At the inauguration of a monument at Milazzo, in Sicily, in commemoration of the victory won there on July 20, 1860, by the Garibaldiana over the Neapolitan Army, Signor Crispi made a speech on the expedition of tho Thousand to Sicily. " The remembrance of the past (said the ox-Premier), which we have co-operated in destroying, lays upon us certain duties. Was it worth while to make Italy if she is not to be equal to other nations ? We do nob want to dominate the world, but we have the right to wish that no one may reign over us. Italy has retired within her frontiers, abandoning to foreign Bhips the seas which surround her, uttering no word in the European Concert for fear of exciting mistrußt. An Italy which B huts her eyes through fear of light cannot he the Italy that Mazzini, Garibaldi, and Victor Emanuel dreamt of. I have been accused of plunging Italy into misery in order to make her great. The object of all my acts was to defend our rights. They are being interpreted as provocations; so that, according to a certain theory, we must always yield, so as not to excite indignation abroad! Italy haß no need of me to be great, since she is so by her own virtue. A battle in Africa, lost by the recklessness of a leader and not by the fault of a nation, should not suffice to stop our progress."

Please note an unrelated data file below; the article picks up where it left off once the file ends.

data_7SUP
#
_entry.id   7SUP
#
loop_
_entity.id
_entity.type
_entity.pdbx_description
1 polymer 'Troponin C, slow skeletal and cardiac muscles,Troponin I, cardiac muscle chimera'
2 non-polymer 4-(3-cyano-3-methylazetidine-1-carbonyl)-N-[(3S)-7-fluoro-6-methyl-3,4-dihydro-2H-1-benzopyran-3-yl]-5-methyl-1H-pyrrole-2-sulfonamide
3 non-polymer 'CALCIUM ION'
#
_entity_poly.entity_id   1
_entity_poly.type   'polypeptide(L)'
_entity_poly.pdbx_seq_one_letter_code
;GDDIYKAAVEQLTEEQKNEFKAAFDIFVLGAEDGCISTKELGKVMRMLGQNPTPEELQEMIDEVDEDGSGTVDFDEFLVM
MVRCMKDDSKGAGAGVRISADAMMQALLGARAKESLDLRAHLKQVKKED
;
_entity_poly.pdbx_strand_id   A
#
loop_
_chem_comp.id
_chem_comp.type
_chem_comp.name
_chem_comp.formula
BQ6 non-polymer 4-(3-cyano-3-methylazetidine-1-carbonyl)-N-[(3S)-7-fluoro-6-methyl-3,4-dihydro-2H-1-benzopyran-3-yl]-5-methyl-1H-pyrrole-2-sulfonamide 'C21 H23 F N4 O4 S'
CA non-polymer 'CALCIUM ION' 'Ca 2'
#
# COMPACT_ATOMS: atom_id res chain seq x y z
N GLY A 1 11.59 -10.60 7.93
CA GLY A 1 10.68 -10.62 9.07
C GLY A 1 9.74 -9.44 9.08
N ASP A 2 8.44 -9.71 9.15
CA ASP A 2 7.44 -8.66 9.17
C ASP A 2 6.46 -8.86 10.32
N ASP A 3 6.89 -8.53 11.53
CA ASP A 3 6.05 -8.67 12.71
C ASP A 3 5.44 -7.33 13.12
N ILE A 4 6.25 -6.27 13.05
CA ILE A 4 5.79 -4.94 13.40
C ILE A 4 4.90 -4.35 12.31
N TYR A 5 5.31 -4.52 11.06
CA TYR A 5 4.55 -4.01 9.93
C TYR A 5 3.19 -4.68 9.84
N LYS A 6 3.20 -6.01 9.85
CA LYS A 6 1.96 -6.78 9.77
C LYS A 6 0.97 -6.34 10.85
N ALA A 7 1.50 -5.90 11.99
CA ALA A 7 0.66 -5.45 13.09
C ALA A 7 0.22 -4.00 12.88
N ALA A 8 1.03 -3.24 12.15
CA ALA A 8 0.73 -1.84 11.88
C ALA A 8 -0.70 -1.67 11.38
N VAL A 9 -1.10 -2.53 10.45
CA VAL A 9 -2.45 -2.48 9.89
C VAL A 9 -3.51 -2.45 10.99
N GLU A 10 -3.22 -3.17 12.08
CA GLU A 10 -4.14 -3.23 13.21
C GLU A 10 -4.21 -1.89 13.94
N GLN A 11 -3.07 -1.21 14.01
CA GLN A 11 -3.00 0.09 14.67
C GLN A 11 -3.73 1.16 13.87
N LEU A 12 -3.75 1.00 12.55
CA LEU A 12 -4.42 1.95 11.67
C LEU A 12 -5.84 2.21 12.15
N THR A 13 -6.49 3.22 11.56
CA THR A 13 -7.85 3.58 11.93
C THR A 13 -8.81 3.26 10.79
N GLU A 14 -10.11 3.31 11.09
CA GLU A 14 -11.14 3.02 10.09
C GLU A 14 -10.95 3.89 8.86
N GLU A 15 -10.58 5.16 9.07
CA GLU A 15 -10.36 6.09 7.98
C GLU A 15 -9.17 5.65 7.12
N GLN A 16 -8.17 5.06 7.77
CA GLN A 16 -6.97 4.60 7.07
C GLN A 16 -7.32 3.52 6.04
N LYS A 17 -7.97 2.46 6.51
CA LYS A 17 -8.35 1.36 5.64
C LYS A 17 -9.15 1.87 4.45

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ITALY'S ASPIRATIONS., Evening Star, Issue 10425, 21 September 1897
ITALY'S ASPIRATIONS. Evening Star, Issue 10425, 21 September 1897
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